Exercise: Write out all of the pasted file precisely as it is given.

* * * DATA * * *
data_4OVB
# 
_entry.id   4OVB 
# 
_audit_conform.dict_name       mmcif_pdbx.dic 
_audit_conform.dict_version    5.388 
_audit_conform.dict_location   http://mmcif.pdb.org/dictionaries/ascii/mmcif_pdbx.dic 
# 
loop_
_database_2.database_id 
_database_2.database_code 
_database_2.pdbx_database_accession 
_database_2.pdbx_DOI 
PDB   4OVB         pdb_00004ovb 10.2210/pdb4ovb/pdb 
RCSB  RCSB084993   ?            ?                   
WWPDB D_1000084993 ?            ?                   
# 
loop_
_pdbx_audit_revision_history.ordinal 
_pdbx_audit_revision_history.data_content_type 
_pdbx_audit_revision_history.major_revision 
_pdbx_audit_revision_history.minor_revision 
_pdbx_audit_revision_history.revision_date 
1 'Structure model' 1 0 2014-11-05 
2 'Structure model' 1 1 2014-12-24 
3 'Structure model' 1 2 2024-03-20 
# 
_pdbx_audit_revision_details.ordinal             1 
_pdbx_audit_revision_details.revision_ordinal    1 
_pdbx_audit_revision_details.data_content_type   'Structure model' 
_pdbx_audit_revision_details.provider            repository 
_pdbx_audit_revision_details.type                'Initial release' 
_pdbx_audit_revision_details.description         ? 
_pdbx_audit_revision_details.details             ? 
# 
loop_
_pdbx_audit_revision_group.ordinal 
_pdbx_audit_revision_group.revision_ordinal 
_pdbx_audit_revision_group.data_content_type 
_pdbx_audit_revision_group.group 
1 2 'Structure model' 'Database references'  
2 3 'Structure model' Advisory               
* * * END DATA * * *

data_4OVB
# 
_entry.id   4OVB 
# 
_audit_conform.dict_name       mmcif_pdbx.dic 
_audit_conform.dict_version    5.388 
_audit_conform.dict_location   http://mmcif.pdb.org/dictionaries/ascii/mmcif_pdbx.dic 
# 
loop_
_database_2.database_id 
_database_2.database_code 
_database_2.pdbx_database_accession 
_database_2.pdbx_DOI 
PDB   4OVB         pdb_00004ovb 10.2210/pdb4ovb/pdb 
RCSB  RCSB084993   ?            ?                   
WWPDB D_1000084993 ?            ?                   
# 
loop_
_pdbx_audit_revision_history.ordinal 
_pdbx_audit_revision_history.data_content_type 
_pdbx_audit_revision_history.major_revision 
_pdbx_audit_revision_history.minor_revision 
_pdbx_audit_revision_history.revision_date 
1 'Structure model' 1 0 2014-11-05 
2 'Structure model' 1 1 2014-12-24 
3 'Structure model' 1 2 2024-03-20 
# 
_pdbx_audit_revision_details.ordinal             1 
_pdbx_audit_revision_details.revision_ordinal    1 
_pdbx_audit_revision_details.data_content_type   'Structure model' 
_pdbx_audit_revision_details.provider            repository 
_pdbx_audit_revision_details.type                'Initial release' 
_pdbx_audit_revision_details.description         ? 
_pdbx_audit_revision_details.details             ? 
# 
loop_
_pdbx_audit_revision_group.ordinal 
_pdbx_audit_revision_group.revision_ordinal 
_pdbx_audit_revision_group.data_content_type 
_pdbx_audit_revision_group.group 
1 2 'Structure model' 'Database references'  
2 3 'Structure model' Advisory               